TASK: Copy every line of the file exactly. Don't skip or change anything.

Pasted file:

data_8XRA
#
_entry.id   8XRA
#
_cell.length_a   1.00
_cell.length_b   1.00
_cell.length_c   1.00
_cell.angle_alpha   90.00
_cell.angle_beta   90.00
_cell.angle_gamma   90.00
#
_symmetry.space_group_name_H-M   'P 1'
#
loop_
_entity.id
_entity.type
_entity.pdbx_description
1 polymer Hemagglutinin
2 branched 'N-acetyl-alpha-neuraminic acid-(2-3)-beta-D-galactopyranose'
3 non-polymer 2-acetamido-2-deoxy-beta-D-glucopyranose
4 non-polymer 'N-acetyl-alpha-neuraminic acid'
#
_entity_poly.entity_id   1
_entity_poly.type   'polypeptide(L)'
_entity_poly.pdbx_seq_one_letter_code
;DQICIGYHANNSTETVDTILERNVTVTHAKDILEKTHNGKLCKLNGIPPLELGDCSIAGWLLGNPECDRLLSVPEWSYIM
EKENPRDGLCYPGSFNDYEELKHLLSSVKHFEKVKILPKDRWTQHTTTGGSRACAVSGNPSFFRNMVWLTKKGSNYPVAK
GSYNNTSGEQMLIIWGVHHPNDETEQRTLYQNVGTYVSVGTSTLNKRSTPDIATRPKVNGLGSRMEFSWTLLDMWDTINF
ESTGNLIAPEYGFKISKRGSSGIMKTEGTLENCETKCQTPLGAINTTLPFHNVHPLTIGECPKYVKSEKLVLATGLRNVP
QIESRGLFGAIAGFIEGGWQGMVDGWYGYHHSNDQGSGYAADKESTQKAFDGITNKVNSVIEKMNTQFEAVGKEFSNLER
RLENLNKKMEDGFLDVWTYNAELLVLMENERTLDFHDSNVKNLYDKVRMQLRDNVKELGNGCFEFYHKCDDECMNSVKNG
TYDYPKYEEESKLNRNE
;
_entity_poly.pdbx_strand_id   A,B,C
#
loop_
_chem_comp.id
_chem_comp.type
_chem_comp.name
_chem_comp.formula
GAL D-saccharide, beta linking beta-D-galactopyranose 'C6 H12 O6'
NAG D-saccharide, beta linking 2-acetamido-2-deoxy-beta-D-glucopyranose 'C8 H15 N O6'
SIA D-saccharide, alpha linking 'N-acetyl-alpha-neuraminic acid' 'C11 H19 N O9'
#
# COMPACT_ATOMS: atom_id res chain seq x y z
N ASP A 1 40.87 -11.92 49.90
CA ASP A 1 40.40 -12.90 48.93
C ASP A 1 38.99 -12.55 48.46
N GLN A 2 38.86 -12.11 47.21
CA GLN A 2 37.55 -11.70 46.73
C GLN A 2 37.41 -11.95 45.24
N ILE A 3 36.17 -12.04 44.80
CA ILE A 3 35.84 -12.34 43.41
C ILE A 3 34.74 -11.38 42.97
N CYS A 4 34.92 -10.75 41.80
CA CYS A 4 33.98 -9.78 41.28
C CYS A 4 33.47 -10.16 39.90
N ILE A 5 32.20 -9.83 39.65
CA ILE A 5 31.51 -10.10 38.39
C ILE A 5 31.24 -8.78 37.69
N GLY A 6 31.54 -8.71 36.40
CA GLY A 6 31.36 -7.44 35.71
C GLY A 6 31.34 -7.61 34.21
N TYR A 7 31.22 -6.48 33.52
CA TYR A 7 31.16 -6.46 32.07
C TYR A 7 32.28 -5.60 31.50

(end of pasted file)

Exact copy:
data_8XRA
#
_entry.id   8XRA
#
_cell.length_a   1.00
_cell.length_b   1.00
_cell.length_c   1.00
_cell.angle_alpha   90.00
_cell.angle_beta   90.00
_cell.angle_gamma   90.00
#
_symmetry.space_group_name_H-M   'P 1'
#
loop_
_entity.id
_entity.type
_entity.pdbx_description
1 polymer Hemagglutinin
2 branched 'N-acetyl-alpha-neuraminic acid-(2-3)-beta-D-galactopyranose'
3 non-polymer 2-acetamido-2-deoxy-beta-D-glucopyranose
4 non-polymer 'N-acetyl-alpha-neuraminic acid'
#
_entity_poly.entity_id   1
_entity_poly.type   'polypeptide(L)'
_entity_poly.pdbx_seq_one_letter_code
;DQICIGYHANNSTETVDTILERNVTVTHAKDILEKTHNGKLCKLNGIPPLELGDCSIAGWLLGNPECDRLLSVPEWSYIM
EKENPRDGLCYPGSFNDYEELKHLLSSVKHFEKVKILPKDRWTQHTTTGGSRACAVSGNPSFFRNMVWLTKKGSNYPVAK
GSYNNTSGEQMLIIWGVHHPNDETEQRTLYQNVGTYVSVGTSTLNKRSTPDIATRPKVNGLGSRMEFSWTLLDMWDTINF
ESTGNLIAPEYGFKISKRGSSGIMKTEGTLENCETKCQTPLGAINTTLPFHNVHPLTIGECPKYVKSEKLVLATGLRNVP
QIESRGLFGAIAGFIEGGWQGMVDGWYGYHHSNDQGSGYAADKESTQKAFDGITNKVNSVIEKMNTQFEAVGKEFSNLER
RLENLNKKMEDGFLDVWTYNAELLVLMENERTLDFHDSNVKNLYDKVRMQLRDNVKELGNGCFEFYHKCDDECMNSVKNG
TYDYPKYEEESKLNRNE
;
_entity_poly.pdbx_strand_id   A,B,C
#
loop_
_chem_comp.id
_chem_comp.type
_chem_comp.name
_chem_comp.formula
GAL D-saccharide, beta linking beta-D-galactopyranose 'C6 H12 O6'
NAG D-saccharide, beta linking 2-acetamido-2-deoxy-beta-D-glucopyranose 'C8 H15 N O6'
SIA D-saccharide, alpha linking 'N-acetyl-alpha-neuraminic acid' 'C11 H19 N O9'
#
# COMPACT_ATOMS: atom_id res chain seq x y z
N ASP A 1 40.87 -11.92 49.90
CA ASP A 1 40.40 -12.90 48.93
C ASP A 1 38.99 -12.55 48.46
N GLN A 2 38.86 -12.11 47.21
CA GLN A 2 37.55 -11.70 46.73
C GLN A 2 37.41 -11.95 45.24
N ILE A 3 36.17 -12.04 44.80
CA ILE A 3 35.84 -12.34 43.41
C ILE A 3 34.74 -11.38 42.97
N CYS A 4 34.92 -10.75 41.80
CA CYS A 4 33.98 -9.78 41.28
C CYS A 4 33.47 -10.16 39.90
N ILE A 5 32.20 -9.83 39.65
CA ILE A 5 31.51 -10.10 38.39
C ILE A 5 31.24 -8.78 37.69
N GLY A 6 31.54 -8.71 36.40
CA GLY A 6 31.36 -7.44 35.71
C GLY A 6 31.34 -7.61 34.21
N TYR A 7 31.22 -6.48 33.52
CA TYR A 7 31.16 -6.46 32.07
C TYR A 7 32.28 -5.60 31.50